No slowing down this summer for Duke’s Krzyzewski

CorrespondentMay 30, 2012 

USOC Summit Krzyzewski Basketball

U.S. men's basketball team coach Mike Krzyzewski speaks at a news conference in Las Vegas on May 1. Krzyzewski says he thinks the London Olympics will be his last coaching the United States. Krzyzewski says coaching the U.S. team has been "the ultimate honor," and he'll continue to be involved with USA Basketball after stepping down.

BRIAN JONES — Brian Jones - Las Vegas News Bureau/AP

— Fresh off what he called the busiest spring of his Duke career, Mike Krzyzewski is ready for a summer that promises to be just as frenetic.

The Blue Devils basketball coach kicked off the 10th K Academy camp on Wednesday and offered his assessment on what went wrong with his team last season and shared his anxieties concerning the U.S. roster for the Summer Olympics.

A little more than two weeks after saying that he doesn’t anticipate coaching the national team after the Summer Games in London, Krzyzewski was frank about the pressure he feels in ensuring the U.S. team wins gold medal.

“Right now, at this time of my life, I still enjoy having that type of pressure,” Krzyzewski said. “But it will be time to move on after that.”

Presiding over the Duke program certainly kept Krzyzewski on his toes this spring.

The Blue Devils lost to Lehigh in their first game of the NCAA tournament, a defeat that Krzyzewski has replayed in his mind a number of times.

“Sometimes you get beat,” he said. “We weren’t playing well. When Ryan (Kelly) went down, we kind of mucked it out in the ACC tournament. We won one; we could’ve won another. We could’ve lost right away. We could never figure out who we were with Ryan out.

“We weren’t that good.”

Krzyzewski also spent some time contemplating what went wrong in the latter part of the season, and while he didn’t want to get into the specifics of his analysis, he said the program needs to be tougher in how it practices and how it conditions while paying closer attention to how it bonds as a group.

And while Andre Dawkins’ status remains uncertain – Krzyzewski said a final decision on whether the rising senior will redshirt next season will be made in the fall – there was no mistaking the 65-year-old coach’s optimism.

“Ryan Kelly is now 100 percent, so that turned out well,” Krzyzewski said of the Blue Devils’ rising senior forward from Raleigh. “Recruiting turned out well. Mason (Plumlee)coming back is good for everybody, especially him. It’s been very busy. I’m really happy with where we’re at right now.”

Kelly was on hand to watch the start of K Academy fantasy basketball camp and said that his right foot felt fine.

He said he’s a little flattered that the coaches have singled out his absence as a reason the Blue Devils struggled in the postseason. Kelly was averaging 11.8 points per game when he sprained his foot the Tuesday before the ACC tournament.

“Whenever you have a big change like that, it just changes things and makes it hard,” Kelly said. “I think I brought some spacing for us that certainly helped out. I think I’m a pretty good player, so that helped us a little bit.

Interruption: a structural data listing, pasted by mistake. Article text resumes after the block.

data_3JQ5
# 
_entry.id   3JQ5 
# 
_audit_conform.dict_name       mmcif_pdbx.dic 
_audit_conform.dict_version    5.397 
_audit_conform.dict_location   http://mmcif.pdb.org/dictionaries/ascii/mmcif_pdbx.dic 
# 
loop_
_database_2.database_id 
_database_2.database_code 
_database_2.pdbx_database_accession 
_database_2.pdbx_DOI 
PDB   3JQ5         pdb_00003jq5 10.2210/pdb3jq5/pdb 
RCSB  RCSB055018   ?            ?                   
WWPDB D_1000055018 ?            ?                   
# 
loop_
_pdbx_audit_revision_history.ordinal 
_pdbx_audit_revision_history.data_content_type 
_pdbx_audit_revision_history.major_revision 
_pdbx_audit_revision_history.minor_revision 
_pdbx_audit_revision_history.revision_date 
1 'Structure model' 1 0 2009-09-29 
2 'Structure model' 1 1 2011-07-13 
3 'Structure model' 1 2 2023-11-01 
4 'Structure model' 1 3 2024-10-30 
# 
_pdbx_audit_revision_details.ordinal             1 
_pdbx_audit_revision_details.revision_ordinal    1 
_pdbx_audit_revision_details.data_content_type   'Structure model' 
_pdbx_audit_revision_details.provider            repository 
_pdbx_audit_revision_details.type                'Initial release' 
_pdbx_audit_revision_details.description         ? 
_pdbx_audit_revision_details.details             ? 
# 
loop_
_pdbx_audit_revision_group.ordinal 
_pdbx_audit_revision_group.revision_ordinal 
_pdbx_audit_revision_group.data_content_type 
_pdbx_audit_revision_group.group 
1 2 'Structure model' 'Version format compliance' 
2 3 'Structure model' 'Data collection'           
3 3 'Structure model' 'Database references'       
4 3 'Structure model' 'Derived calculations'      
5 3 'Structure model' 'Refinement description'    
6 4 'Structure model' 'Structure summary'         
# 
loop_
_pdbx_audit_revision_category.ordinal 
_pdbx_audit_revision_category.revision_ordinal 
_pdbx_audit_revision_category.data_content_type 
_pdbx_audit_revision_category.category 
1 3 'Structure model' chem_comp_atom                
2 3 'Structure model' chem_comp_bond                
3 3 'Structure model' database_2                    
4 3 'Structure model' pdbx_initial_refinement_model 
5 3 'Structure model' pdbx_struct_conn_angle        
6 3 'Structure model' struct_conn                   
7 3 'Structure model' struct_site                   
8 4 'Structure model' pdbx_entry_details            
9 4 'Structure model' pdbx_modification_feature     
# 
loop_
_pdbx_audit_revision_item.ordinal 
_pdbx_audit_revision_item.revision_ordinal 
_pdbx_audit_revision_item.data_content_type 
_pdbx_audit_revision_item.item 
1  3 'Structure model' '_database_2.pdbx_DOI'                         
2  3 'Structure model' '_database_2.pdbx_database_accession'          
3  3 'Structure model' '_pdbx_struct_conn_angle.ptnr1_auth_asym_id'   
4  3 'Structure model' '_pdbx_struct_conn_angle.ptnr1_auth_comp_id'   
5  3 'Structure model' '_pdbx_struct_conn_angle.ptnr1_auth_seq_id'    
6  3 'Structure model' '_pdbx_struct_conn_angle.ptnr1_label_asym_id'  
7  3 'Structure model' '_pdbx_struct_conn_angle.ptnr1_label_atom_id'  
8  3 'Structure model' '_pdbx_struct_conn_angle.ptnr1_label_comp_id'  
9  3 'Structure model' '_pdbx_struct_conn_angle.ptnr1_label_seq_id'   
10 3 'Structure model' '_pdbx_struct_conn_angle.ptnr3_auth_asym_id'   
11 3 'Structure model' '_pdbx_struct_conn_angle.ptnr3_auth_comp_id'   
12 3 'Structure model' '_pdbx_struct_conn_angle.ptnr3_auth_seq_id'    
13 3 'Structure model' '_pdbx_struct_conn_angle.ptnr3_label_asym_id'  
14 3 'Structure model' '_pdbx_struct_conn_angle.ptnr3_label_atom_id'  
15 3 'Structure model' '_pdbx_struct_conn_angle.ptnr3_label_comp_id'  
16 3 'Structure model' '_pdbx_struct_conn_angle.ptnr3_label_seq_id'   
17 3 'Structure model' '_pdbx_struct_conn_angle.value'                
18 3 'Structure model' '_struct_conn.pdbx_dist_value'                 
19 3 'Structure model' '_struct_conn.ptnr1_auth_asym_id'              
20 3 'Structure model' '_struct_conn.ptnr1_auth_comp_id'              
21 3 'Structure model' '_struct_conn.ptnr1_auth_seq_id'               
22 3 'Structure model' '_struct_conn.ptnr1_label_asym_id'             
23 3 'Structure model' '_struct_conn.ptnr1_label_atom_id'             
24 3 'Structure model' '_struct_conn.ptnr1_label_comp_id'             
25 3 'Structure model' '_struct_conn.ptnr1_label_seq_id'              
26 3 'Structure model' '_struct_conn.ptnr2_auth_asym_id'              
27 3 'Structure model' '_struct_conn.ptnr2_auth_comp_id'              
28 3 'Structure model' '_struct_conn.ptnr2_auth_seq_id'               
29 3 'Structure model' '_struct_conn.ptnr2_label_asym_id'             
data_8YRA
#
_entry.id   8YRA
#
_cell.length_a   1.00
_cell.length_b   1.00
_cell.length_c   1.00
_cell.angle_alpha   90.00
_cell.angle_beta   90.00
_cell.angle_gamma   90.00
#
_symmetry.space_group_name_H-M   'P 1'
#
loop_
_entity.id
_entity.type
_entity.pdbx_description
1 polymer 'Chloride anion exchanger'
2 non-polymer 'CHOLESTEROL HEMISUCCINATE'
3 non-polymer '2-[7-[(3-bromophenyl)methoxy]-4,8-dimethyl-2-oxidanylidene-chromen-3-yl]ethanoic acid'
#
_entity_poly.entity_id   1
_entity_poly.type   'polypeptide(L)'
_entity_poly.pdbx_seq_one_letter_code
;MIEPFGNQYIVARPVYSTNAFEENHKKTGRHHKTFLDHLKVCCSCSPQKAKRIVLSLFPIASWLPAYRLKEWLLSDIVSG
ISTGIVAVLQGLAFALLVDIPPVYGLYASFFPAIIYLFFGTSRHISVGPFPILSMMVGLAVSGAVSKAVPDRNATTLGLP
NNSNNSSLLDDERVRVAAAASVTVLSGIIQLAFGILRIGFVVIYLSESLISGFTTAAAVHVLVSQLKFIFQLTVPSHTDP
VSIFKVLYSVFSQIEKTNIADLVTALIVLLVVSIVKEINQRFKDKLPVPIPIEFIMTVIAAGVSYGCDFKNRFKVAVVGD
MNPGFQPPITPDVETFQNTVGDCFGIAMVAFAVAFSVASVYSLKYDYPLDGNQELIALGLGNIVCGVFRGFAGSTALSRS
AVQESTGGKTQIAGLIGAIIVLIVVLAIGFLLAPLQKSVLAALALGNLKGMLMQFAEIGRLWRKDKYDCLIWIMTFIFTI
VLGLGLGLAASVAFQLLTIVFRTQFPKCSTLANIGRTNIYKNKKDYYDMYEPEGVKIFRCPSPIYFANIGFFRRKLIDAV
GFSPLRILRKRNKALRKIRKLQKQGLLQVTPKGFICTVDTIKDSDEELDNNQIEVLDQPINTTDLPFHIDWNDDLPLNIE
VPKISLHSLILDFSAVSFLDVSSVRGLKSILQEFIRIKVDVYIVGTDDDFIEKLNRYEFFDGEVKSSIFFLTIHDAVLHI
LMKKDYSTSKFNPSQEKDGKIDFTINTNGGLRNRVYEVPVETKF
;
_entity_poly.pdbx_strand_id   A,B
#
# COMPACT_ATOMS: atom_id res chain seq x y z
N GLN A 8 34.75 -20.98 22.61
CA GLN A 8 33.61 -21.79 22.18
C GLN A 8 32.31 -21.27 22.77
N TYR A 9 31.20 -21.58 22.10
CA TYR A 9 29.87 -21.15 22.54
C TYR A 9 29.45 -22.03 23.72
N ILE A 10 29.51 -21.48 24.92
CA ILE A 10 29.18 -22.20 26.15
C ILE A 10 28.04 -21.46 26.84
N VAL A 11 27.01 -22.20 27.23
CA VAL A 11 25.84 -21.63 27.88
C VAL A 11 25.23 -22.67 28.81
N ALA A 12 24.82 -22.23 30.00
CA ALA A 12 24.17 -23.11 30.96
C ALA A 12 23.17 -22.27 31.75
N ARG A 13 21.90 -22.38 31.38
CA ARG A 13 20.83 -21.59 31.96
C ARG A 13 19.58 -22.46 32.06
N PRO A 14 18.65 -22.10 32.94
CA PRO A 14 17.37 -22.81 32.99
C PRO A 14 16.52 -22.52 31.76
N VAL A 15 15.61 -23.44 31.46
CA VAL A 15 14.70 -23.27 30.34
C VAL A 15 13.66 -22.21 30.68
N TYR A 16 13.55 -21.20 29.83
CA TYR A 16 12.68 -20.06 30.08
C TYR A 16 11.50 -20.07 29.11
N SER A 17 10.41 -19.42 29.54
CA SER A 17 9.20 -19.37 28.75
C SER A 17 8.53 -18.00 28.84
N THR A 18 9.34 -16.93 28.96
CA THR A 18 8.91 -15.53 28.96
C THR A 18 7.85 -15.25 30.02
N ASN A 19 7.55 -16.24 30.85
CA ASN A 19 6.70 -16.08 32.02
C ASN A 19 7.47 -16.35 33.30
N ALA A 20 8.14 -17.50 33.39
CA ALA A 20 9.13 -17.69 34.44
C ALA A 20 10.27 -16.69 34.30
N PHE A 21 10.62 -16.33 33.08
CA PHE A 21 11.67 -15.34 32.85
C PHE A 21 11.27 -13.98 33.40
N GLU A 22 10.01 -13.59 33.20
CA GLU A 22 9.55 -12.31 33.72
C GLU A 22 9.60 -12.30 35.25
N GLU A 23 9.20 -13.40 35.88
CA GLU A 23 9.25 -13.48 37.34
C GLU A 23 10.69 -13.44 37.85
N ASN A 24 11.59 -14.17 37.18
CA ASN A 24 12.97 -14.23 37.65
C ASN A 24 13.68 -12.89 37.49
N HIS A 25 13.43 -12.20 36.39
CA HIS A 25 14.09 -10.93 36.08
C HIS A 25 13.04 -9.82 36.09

“That’s the thing – injuries are a part of sports. They stink and the timing was bad, but things like that happen. It’s unfortunate, but that’s the way it goes.”

Krzyzewski touched on a couple of other topics during his availability with the media.

One of the storylines in college athletics this spring has been speculation about additional conference realignments, including the possibility of Florida State leaving the ACC. At the same time, the USA Today also published a story about coaches’ salaries, revealing that Krzyzewski made $7.2 million in 2010.

Asked if he thought there was a correlation between the inflation in basketball and football coaches’ salaries and the apparent desire of some schools to pursue more lucrative conference affiliations, Krzyzewski demurred at the suggestion.

“I think the realignment stuff is more towards, ‘For your future, can you support all the athletic programs, all the varsity sports that your school wants you to support in a high-level manner?’” he said.

“I don’t know if the coaches’ salaries – for the two-revenue producing sports, men’s basketball and football, they’re going to be high because that’s what the market bears. The coaches of those programs make far more – their return on that investment is well taken care of.

“It’s whether or not the total package of everything can take care of all the sports. That’s why you’re looking at what your deal is with ESPN (and) what the ACC just did in getting a better deal. That’s a good thing for sports.”

And then there was the topic of the 2012 Olympics, which begin July 27 in London.

The U.S. team has been beset by injuries to stars such as Derrick Rose and Dwight Howard. In a perfect world, Krzyzewski said the team would’ve announced the 12-man roster this week. But they want to wait until the end of the NBA playoffs to see who is still standing.

News & Observer is pleased to provide this opportunity to share information, experiences and observations about what's in the news. Some of the comments may be reprinted elsewhere in the site or in the newspaper. We encourage lively, open debate on the issues of the day, and ask that you refrain from profanity, hate speech, personal comments and remarks that are off point. Thank you for taking the time to offer your thoughts.

Commenting FAQs | Terms of Service